Dick Wolf shoots – but does he score? Let’s ask Daniel Fienberg:
Take Me To The Pilots ’12: NBC’s ‘Chicago Fire’ – by Daniel Fienberg
The Pitch:“Let’s do a network-friendly version of ‘Rescue Me.'” “So ‘Rescue Me’ only without the mature themes, instantly vivid characters, boundary-pushing language and humor?” “Yup. Those weren’t exactly essential, were they?” “As long as we’ve got fires, it’s all good.”
Quick Response: A couple years back — I remember this and maybe one or two viewers do as well — NBC had an EMT drama called “Trauma.” It had strong production values and a very solid cast and it was the kind of show which, if it had had a cable show’s interest in character, could have possibly worked. Instead, I tuned out after three or four increasingly generic episodes. [I heard “Trauma” got a little better towards the end, but I needed something sooner.] Well, the Dick Wolf produced “Chicago Fire” is like “Trauma,” only even more desperately in need of a cable sensibility, especially given how well similar terrain was covered in “Rescue Me.” Directed by Jeffrey Nachmanoff, the “Chicago Fire” has at least one decently executed inferno sequence that might really be a nail-biter if you cared an iota about any of the characters whose lives are ostensibly in jeopardy. Dick Wolf dramas have often struggled with the need/imperative to display deserved respect for the people in difficult and honorable professions, while simultaneously capturing the colorful ways people in those professions act. Here, Michael Brandt and Derek Haas’ script gets bogged down in firehouse jurisdictional squabbles and barely sketched character details and then wallows in an even more frustrating self-seriousness. Jesse Spencer, battling an accent that probably should be dropped entirely, suffers most from the pilot’s earnestness…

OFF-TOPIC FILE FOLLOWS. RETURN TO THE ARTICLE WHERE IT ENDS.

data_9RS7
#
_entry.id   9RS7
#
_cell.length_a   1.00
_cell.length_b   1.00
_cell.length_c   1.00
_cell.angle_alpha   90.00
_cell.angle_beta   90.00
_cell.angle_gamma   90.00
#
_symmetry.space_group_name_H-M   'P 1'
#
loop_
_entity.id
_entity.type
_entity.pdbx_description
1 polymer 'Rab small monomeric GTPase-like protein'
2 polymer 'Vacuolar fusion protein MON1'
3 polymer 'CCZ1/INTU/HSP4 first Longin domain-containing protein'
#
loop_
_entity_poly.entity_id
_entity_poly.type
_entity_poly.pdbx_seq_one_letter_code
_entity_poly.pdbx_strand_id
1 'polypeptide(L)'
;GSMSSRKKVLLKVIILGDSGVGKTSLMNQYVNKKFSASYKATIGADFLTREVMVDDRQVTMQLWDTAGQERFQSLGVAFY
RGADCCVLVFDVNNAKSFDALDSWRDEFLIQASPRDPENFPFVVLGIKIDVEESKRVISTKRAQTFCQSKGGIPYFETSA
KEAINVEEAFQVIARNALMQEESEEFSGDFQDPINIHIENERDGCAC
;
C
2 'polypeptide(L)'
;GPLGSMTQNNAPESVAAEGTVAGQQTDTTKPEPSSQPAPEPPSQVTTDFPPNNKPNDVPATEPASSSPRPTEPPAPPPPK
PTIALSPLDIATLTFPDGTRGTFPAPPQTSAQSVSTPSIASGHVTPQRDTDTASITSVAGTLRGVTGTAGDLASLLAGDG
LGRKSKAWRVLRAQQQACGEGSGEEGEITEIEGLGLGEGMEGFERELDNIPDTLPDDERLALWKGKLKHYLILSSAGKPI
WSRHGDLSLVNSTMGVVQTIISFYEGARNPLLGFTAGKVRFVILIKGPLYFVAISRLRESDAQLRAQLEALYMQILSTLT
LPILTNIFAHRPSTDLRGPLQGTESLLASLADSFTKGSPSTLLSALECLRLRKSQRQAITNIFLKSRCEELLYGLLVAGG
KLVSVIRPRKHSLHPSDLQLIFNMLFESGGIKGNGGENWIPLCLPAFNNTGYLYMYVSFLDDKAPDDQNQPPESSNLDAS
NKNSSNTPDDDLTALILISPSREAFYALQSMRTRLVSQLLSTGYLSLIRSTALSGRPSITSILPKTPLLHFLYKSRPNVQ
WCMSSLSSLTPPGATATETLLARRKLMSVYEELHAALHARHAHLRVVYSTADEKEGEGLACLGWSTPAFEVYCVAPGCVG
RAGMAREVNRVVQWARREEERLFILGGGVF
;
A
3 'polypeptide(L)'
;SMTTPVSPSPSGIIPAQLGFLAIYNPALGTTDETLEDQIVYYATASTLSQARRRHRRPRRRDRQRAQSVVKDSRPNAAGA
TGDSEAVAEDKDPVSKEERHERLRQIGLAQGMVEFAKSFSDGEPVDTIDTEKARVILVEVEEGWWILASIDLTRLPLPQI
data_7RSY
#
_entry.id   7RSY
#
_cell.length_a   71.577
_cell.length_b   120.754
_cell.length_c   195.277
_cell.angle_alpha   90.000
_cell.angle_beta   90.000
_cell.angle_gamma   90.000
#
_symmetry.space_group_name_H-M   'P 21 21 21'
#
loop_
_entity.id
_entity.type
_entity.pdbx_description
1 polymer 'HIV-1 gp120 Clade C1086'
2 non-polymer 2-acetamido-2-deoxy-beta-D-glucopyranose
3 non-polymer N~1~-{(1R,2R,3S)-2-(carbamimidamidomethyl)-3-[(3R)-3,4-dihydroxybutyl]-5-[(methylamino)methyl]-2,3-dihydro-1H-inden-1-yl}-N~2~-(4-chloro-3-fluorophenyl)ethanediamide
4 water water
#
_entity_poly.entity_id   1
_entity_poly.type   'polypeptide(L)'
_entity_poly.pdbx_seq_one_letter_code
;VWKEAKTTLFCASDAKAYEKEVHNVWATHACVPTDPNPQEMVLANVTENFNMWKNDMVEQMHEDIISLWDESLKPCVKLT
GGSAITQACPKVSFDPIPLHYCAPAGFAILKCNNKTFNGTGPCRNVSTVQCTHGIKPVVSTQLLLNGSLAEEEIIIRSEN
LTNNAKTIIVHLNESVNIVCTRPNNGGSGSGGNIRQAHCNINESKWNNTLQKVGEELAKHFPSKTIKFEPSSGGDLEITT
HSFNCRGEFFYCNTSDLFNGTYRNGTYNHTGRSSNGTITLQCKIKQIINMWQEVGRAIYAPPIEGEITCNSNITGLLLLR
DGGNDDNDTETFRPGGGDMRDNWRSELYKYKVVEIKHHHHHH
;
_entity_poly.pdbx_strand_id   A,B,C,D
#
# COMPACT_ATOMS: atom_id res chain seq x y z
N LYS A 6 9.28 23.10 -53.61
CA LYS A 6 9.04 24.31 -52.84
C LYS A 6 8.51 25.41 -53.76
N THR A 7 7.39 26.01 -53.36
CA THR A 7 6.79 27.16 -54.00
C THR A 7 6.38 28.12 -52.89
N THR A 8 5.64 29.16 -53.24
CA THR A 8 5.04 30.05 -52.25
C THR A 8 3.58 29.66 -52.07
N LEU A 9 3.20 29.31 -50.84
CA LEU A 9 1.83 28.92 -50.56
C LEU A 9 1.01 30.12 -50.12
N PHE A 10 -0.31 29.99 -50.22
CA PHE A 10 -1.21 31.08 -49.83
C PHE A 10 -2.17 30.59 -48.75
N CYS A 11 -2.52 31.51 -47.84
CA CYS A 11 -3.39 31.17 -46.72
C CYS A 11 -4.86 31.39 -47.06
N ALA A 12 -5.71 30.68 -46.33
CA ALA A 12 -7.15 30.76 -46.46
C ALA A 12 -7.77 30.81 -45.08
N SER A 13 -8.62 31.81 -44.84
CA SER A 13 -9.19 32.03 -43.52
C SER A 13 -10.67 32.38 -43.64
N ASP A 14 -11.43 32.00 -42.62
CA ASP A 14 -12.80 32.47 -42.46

When you read on you’ll get to the section Fien calls “Desire To Watch Again,” in which he writes the magical 1-word sentence: “Very little.” DF, we have a very great desire to “watch” the next thing you write. Your reviews let us know that we aren’t alone in expecting just a tad more than we seem to get.